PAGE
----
In Hamlet, how does Claudius manipulate Gertrude, Rosencrantz and Guildenstern, Hamlet, and Laertes to achieve his own ends?

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Doug Stuva | High School Teacher | (Level 1) Educator Emeritus

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Concerning Shakespeare's Hamlet, in short, King Claudius manipulates the characters you ask about in the following ways:

  • He gets Gertrude to marry him and, thus, gets the crown.  He also manages to keep Gertrude viewing Hamlet on his terms and from his point of view for most of the play:  at least until the bed chamber scene in Act 3.4, and possibly until the final scene in the play when she realizes Claudius has poisoned the cup meant for Hamlet.  Gertrude is constantly on Claudius's side and perceives every issue that concerns Hamlet from the same point of view as Claudius (that Hamlet should shake off his sadness, that he should stay at Elsinore and not go back to school, that Hamlet may be "mad" because he is in love with Ophelia). 
  • Claudius gets Ros. and Guil. to spy on Hamlet for him.  He turns them from being Hamlet's friends to his own agents.  He summons them to Elsinore for this purpose and uses them for it.  He repeatedly sends them on errands to Hamlet:  to find out what's bothering him, for example, and to find out where Polonius's body is.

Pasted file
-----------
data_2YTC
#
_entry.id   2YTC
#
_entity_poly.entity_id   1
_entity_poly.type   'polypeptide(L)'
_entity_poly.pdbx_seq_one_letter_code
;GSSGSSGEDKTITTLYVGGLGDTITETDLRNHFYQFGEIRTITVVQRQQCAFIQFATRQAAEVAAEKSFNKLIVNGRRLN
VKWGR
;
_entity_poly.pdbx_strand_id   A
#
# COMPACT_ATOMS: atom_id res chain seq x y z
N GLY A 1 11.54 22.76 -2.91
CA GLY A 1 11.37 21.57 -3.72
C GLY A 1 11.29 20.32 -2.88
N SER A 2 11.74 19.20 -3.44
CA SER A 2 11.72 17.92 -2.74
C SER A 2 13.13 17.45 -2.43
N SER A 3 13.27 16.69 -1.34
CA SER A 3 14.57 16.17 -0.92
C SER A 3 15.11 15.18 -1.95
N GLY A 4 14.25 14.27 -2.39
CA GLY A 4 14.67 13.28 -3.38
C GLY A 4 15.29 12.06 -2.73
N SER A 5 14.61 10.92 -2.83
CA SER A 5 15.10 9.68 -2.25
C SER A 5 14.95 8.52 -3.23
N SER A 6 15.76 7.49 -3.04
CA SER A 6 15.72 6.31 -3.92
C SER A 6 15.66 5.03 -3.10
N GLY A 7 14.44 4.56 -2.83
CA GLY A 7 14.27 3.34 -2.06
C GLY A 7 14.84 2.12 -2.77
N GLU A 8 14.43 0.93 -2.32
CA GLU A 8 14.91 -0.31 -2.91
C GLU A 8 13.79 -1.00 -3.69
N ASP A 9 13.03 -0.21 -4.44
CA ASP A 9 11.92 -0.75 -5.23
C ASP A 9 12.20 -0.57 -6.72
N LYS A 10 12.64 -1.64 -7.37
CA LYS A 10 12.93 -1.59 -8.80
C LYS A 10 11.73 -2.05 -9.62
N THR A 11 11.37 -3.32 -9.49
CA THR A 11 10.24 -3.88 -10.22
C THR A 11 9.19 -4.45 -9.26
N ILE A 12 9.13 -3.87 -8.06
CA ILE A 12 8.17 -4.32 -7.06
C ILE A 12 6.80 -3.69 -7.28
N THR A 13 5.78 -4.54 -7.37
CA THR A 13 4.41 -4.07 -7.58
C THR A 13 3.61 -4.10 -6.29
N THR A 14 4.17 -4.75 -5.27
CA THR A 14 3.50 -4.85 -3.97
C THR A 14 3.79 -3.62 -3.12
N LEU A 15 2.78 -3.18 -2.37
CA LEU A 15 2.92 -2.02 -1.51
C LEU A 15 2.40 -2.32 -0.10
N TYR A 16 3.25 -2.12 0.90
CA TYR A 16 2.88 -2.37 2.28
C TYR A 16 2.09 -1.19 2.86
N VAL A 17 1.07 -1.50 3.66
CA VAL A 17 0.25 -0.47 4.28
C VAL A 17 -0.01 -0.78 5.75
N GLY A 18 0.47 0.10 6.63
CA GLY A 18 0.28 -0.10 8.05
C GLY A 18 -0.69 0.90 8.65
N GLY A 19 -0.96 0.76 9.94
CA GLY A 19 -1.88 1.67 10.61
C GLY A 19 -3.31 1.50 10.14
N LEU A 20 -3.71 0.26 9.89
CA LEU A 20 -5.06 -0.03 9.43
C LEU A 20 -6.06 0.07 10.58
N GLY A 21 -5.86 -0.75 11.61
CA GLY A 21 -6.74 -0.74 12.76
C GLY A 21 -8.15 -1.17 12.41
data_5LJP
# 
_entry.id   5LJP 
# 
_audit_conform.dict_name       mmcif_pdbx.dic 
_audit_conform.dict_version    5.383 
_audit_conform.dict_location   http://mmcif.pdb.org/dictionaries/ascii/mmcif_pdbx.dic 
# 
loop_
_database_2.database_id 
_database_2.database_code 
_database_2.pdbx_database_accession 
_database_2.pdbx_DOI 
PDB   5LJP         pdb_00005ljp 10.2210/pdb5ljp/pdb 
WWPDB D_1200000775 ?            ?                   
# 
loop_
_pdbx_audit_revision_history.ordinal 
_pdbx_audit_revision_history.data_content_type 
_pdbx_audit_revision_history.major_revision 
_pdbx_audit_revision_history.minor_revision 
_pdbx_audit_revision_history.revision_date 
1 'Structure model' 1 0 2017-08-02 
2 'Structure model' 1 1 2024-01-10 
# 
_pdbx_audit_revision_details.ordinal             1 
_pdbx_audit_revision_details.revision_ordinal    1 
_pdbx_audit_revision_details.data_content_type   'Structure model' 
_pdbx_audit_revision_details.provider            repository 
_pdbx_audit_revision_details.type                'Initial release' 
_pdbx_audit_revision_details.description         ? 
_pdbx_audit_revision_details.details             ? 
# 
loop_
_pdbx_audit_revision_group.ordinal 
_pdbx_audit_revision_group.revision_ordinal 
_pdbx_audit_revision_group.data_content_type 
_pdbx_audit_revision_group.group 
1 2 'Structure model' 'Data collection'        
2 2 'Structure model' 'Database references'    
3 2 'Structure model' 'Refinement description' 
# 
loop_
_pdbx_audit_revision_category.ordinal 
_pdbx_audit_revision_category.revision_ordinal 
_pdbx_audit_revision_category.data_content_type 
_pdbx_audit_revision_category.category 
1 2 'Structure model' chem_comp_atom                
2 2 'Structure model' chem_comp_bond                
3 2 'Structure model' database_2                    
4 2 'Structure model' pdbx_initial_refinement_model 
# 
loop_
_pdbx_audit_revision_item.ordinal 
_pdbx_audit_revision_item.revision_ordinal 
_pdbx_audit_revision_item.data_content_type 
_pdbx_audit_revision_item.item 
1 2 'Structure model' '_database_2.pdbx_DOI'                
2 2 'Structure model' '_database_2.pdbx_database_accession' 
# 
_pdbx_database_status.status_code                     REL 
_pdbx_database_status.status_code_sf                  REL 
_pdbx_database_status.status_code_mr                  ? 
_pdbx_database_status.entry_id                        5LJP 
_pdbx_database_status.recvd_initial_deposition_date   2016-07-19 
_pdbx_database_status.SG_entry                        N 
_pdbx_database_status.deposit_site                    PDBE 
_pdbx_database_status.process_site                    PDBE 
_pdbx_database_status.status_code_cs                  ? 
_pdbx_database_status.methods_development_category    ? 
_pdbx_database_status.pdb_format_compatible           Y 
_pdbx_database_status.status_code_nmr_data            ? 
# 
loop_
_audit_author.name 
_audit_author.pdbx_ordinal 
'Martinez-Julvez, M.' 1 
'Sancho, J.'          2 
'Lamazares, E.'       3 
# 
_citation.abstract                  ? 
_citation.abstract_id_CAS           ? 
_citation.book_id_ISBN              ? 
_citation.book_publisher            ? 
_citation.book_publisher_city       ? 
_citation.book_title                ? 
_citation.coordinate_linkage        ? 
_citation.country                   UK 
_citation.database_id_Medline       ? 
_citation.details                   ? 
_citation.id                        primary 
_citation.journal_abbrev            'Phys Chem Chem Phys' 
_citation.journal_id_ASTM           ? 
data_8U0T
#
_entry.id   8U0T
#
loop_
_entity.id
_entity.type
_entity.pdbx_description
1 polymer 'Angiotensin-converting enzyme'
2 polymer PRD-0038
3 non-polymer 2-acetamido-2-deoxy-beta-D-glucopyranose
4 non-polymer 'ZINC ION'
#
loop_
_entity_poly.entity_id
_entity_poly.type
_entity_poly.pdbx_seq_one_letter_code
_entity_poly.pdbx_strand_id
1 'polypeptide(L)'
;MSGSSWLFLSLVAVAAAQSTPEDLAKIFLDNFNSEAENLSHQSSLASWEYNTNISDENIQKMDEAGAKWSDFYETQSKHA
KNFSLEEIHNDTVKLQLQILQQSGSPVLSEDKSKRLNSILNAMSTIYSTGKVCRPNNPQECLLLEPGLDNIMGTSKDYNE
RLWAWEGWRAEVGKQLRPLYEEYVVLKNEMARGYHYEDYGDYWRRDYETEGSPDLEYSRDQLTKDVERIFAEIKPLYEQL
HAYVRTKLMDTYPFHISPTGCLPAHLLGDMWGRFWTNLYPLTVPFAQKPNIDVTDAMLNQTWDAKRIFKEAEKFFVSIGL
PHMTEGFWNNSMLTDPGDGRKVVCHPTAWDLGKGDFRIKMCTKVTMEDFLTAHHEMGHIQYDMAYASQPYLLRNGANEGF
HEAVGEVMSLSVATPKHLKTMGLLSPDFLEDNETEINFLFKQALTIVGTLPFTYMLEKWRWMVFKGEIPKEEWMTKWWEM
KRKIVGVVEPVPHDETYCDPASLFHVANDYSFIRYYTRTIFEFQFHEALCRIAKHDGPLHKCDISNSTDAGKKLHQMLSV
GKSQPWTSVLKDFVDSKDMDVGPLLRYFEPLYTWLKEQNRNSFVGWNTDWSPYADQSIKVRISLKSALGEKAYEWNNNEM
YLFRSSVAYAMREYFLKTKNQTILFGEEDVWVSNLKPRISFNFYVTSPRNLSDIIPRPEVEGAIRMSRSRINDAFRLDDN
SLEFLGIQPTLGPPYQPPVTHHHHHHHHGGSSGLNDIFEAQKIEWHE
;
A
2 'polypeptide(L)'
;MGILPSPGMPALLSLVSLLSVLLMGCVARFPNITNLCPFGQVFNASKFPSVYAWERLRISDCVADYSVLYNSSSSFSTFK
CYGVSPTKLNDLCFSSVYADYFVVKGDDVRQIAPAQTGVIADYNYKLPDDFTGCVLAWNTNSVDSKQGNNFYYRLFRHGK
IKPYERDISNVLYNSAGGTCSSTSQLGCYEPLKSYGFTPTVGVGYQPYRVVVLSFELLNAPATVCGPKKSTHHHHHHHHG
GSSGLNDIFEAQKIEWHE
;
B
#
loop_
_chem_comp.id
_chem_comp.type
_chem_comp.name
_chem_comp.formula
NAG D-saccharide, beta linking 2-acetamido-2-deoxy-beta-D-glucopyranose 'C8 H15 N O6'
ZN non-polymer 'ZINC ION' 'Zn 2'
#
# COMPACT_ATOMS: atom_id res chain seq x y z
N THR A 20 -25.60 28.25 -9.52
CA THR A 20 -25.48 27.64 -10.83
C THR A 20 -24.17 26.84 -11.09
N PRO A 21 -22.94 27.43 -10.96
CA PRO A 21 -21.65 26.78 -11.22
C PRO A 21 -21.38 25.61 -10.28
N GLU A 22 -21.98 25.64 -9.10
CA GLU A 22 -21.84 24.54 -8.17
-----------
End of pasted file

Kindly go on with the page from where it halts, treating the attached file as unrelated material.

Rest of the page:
• Claudius redirects Laertes's wrath over the death of Polonius away from himself and toward Hamlet.  He leads Laertes to think that he is helping him kill Hamlet for Laertes's sake, when in reality he is helping Laertes in order to protect his own crown. 

Concerning Hamlet, however, Claudius attempts to manipulate Hamlet, but it doesn't work out in his favor.  Claudius thinks he is playing a cat-and-mouse game with Hamlet, and he is--the only trouble is that Hamlet is the cat, not Claudius. 

Notice how much time and effort Claudius spends trying to figure out why Hamlet is "mad."  This is by design--Hamlet's design.  He tells Horatio that he will be putting on an "antic disposition" (Act 1.5.171)--pretending to be mad.  This is a diversion designed by Hamlet.  And it works.  Claudius spends all his time trying to figure out why Hamlet is insane, and never figures out--until Hamlet wants him to--that Hamlet knows about Claudius's murder of King Hamlet. 

Only when Hamlet gets what he considers to be proof or confirmation that the Ghost is telling him the truth and that Claudius is guilty (by watching Claudius's reaction to the murder scene in the play-within-the-play) does Claudius know Hamlet knows.  And notice what Hamlet tells Claudius the name of the play is--The Mousetrap.  Claudius doesn't manipulate Hamlet; Hamlet manipulates Claudius.  Hamlet is the cat.